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Strengthening Competitor Analysis of Philippine Enterprises Towards Improved Implementation of the New Export Development Plan 2008 -2010 Philippine Exporters Confederation, Inc. (PHILEXPORT) 3 rd Quarter General Membership Meeting Visayas Ballroom, Sofitel Hotel July 23, 2008
Outline of Presentation A. B. Background and Objectives Why Competitor Intelligence (The Development of Vietnam Coffee Industry) C. UPS ASIA Business Monitor SME Survey D. Competitor Analysis Workshop E. Workshop Outputs Per Sector F. Implementation Strategy Papers G. Policy Reform Papers
A. Background and Objectives • Following the Philippine Export Development Plan 2008 -2010, there is a need to strengthen public-private partnership capability in competitor analysis. • In view of the ASEAN 2015, there is a need to anticipate potential intra-ASEAN cooperation strategies proposed by various sectors (vis-à -vis China and India) and traditional trading partners such as the USA, Japan and EU. • A two – day training program was organized by the Partnership and Advocacy for Competitiveness and Trade (PACT) in cooperation with EDC to build up the capabilities of Business Development Managers in DTI – BETP and other key stakeholders in export development in undertaking competitor analysis.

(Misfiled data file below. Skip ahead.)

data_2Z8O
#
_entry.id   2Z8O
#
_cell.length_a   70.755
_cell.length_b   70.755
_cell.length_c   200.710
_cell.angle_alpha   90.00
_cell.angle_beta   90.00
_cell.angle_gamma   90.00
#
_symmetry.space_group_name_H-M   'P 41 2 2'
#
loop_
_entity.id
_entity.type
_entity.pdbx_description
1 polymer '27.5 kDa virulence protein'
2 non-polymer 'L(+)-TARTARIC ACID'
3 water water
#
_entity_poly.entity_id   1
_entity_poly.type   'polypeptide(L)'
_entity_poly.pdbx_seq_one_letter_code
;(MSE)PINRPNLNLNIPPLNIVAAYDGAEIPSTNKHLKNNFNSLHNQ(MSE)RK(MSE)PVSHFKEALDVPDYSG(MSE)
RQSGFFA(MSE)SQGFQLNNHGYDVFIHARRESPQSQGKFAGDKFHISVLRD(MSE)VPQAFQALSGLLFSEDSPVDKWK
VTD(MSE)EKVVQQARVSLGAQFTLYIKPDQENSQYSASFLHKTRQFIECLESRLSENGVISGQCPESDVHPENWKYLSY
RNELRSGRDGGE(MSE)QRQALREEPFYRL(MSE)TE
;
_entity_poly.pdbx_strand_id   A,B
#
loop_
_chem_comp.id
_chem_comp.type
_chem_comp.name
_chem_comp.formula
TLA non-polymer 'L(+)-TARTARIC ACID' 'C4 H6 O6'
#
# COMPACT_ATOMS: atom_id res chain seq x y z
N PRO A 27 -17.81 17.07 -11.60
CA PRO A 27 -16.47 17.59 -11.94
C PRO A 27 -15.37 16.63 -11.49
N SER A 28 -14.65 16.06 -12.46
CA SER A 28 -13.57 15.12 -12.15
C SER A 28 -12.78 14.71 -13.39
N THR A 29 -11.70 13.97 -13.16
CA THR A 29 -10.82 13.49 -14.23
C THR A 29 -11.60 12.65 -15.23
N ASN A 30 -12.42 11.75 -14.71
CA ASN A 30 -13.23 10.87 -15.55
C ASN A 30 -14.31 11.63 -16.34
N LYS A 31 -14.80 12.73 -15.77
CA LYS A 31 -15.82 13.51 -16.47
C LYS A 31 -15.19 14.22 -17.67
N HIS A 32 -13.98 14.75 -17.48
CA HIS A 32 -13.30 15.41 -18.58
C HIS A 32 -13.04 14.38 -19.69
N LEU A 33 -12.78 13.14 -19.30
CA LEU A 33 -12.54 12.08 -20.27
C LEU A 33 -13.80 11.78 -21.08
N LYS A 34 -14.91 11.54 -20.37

• Development of new training materials for Competitor Intelligence; • Facilitation of a two (2) day training program for 50 participants; and • Writing of implementation strategy paper and policy reform paper for presentation to the Export Development Council (EDC)
B. Why Competitor Intelligence? Development of Vietnam Coffee Industry • Strategy of Vietnam Coffee Industry: Ø Ø Quality Improvement for Vietnam coffee Production cost reduction Variety and product shifting, production adjustment to the demands Coffee consumption promotion in the domestic market as well as to great potential countries Ø Reorganization of product and export structure in a better scientific, modern, effective and steady way
C. Why Competitor Intelligence? UPS Survey of Asian SMEs 2008 • 1. Philippine SMEs seen by the region as the least competitive • 2. Philippine SMEs view single most effective issue to create a more conducive business environment is government’s addressing the political environment stability. • 3. Philippine SMEs rates difficulty in forecasting demand as its major problem in supply chain management (#1 in the region at 66% vs. average of 46%) need for competitor intelligence
C. Expectation on Regional Economic Growth from 2005 to 2008 Source: UPS ASIA BUSINESS MONITOR
C. SME Business Prospects from 2005 to 2008 Source: UPS ASIA BUSINESS MONITOR
C. SME Business Prospects Source: UPS ASIA BUSINESS MONITOR
D. Competitor Analysis Workshop: Objectives • • Workshop Schedules: June 3, 4 and 19 Objectives of Training-Workshop 1. Identify competitive forces that define sectoral strategies; 2. Determine systematic tracking of competitors in selected countries; and 3. Conduct an industry analysis using Porter’s Five Forces Framework
D. Competitor Analysis Workshop: Workshop Mechanics • Participants were grouped into four corresponding to four sectors namely Health and Wellness, Homestyle Furniture, Apparel and Food • Each group was asked to do business intelligence on their sector following Porter’s Five Forces Framework (Template 1) • Each group also submitted their recommended strategies (Template 2) • Outputs were presented on the third day for critiquing of the Resource Speakers